The Truman Show

414 Words2 Pages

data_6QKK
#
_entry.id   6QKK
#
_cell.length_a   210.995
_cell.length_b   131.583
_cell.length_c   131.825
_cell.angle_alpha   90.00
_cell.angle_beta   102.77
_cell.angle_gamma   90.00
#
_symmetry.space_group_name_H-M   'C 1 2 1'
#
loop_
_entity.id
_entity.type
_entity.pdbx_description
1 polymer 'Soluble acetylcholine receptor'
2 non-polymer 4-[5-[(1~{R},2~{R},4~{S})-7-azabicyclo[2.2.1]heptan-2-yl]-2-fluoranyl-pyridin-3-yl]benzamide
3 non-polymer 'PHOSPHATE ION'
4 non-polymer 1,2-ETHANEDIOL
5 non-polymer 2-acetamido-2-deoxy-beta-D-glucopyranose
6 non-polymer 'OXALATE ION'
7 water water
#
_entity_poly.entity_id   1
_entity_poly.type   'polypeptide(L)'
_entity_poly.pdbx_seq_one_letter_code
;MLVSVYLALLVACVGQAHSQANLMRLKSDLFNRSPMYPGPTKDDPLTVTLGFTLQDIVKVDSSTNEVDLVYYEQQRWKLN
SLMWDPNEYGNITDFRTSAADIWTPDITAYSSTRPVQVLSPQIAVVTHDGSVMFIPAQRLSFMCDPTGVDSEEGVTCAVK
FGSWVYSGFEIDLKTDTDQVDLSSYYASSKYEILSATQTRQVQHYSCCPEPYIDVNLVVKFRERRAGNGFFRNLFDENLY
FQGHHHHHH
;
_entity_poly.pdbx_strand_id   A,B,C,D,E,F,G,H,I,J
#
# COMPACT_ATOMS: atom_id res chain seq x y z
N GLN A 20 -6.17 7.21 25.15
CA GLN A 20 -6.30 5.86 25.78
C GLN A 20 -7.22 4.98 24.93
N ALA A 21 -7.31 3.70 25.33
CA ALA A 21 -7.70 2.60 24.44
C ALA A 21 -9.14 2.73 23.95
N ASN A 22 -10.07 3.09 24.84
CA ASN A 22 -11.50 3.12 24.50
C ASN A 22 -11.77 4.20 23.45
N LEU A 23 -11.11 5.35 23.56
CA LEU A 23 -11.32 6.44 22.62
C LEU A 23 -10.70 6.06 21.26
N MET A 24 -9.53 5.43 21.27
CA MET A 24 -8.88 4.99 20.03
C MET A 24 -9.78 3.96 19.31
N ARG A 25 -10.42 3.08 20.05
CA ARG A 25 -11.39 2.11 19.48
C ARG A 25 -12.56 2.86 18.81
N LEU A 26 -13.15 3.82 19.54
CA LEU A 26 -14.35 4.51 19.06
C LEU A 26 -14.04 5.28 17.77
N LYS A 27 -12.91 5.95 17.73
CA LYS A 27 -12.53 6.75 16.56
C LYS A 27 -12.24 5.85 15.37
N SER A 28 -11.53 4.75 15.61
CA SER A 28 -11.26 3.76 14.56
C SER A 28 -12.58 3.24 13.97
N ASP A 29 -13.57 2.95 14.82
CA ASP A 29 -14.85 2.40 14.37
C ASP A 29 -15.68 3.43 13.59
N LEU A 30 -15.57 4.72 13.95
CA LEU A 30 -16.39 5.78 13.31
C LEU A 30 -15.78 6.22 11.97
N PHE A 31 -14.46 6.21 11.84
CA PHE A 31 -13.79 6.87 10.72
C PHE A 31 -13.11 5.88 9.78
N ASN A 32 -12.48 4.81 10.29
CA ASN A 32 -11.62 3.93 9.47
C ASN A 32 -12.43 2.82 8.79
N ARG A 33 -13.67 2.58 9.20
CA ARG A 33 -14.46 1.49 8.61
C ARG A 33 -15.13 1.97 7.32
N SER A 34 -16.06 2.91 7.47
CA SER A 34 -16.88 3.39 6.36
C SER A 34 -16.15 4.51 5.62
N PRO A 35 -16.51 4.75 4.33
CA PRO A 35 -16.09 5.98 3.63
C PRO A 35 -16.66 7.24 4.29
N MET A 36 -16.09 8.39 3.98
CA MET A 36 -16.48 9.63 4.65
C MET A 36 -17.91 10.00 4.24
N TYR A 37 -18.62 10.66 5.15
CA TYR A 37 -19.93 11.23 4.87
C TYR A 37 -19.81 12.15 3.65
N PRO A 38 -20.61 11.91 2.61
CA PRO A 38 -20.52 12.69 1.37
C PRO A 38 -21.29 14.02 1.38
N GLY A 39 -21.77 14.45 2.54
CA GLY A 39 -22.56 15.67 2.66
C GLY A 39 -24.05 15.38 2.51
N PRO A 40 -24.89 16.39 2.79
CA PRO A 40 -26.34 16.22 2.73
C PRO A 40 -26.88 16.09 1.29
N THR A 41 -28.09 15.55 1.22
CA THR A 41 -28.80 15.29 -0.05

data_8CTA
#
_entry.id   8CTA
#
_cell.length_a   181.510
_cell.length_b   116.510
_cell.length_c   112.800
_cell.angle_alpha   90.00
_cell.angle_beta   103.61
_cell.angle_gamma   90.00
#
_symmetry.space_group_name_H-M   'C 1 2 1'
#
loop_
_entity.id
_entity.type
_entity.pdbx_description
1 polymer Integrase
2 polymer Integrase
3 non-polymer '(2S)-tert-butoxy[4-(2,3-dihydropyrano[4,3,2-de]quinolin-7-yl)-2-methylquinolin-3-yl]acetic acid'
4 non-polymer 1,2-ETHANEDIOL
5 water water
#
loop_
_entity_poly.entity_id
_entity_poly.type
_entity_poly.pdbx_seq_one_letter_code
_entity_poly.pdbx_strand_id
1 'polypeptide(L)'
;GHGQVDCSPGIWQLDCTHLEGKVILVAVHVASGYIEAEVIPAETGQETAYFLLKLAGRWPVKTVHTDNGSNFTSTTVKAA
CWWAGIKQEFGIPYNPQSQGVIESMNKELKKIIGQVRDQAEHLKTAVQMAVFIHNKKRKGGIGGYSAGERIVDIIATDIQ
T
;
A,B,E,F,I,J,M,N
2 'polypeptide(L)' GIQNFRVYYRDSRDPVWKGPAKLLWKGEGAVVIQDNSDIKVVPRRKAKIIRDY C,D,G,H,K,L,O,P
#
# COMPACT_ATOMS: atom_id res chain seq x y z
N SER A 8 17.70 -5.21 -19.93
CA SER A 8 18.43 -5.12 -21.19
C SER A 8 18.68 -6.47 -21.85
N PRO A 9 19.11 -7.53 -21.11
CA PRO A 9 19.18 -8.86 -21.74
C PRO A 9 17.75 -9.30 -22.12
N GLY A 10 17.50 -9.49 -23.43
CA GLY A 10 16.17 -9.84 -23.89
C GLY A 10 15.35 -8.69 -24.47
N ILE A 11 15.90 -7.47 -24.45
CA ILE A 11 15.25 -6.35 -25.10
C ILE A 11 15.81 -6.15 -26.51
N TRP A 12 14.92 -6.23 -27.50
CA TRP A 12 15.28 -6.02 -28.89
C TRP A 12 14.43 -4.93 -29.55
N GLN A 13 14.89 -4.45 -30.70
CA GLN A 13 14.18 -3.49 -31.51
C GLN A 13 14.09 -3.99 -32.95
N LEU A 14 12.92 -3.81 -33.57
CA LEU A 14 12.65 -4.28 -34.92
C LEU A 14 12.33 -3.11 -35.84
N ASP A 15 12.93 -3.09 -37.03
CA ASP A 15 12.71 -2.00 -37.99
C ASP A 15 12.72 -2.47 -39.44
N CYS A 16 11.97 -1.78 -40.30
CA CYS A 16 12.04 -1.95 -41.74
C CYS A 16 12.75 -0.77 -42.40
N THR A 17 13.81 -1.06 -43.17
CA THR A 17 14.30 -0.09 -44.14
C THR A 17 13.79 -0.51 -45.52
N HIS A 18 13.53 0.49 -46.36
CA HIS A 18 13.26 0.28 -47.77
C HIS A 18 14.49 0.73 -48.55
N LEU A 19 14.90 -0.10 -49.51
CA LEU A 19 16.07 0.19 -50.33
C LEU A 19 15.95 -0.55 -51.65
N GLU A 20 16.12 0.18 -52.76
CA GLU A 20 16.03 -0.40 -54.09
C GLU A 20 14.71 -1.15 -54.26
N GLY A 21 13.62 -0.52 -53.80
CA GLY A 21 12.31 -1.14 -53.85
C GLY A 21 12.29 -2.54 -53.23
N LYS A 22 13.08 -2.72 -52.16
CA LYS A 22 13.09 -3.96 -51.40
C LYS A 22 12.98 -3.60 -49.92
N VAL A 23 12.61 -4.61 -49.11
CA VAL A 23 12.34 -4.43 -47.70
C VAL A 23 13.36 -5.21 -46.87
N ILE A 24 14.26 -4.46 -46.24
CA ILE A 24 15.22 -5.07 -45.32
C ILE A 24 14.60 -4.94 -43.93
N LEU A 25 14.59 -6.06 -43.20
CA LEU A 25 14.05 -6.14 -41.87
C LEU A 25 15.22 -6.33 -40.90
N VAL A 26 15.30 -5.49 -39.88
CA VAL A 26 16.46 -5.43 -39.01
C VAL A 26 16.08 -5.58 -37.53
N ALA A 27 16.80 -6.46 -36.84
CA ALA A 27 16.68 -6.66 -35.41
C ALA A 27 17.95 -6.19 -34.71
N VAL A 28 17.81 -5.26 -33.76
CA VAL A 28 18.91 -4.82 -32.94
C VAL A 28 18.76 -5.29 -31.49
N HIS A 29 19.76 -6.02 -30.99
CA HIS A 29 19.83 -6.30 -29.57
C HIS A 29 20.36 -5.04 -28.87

On the Air, Unaware On the ten thousand nine hundred and ninth day of Truman Burbank’s seemingly ordinary life, things begin to change. The 1998 American film, The Truman Show, is a fantastic piece that brings up the omnipresence of media in a humorous, satirical, and thought-provoking way. In this movie, Truman Burbank lives a happy life. However, what he doesn’t know is that he has been the star of a hit reality television show since birth, his hometown is a huge Hollywood set, and everyone around him is an actor following a script. Truman is played by Jim Carrey, one of the biggest movie stars in Hollywood and a two-time Golden Globe award winner—one of which is from his performance in this movie. Carrey is a wonderful actor to play Truman because he is so likeable and his comedic background keeps the character light-hearted despite the deep meaning and dramatic sequences in the film. One of the large thematic elements of The Truman Show is how much television (and the media as a whole) takes over our lives, but the movie also makes use of our own familiarity with television. In the film, the characters in the show frequently display—front and center—product placements that seem largely out of place for real life. However, since Truman has experienced this his entire life, he doesn’t find them strange at all. This represents the commercialization of television through advertising and exaggerates the idea that the purpose of marketing is solely for profit. Also, the viewers of the TV show within the film believe that The Truman Show is a lifestyle. This is an illustration of our addiction to the media and what it spits out to the public, whether it is true or not. The ending of The Truman Show leaves your mind to wander while also feeling resolute. This movie has impacted society by openly displaying our hunger for knowing private details of ordinary lives.
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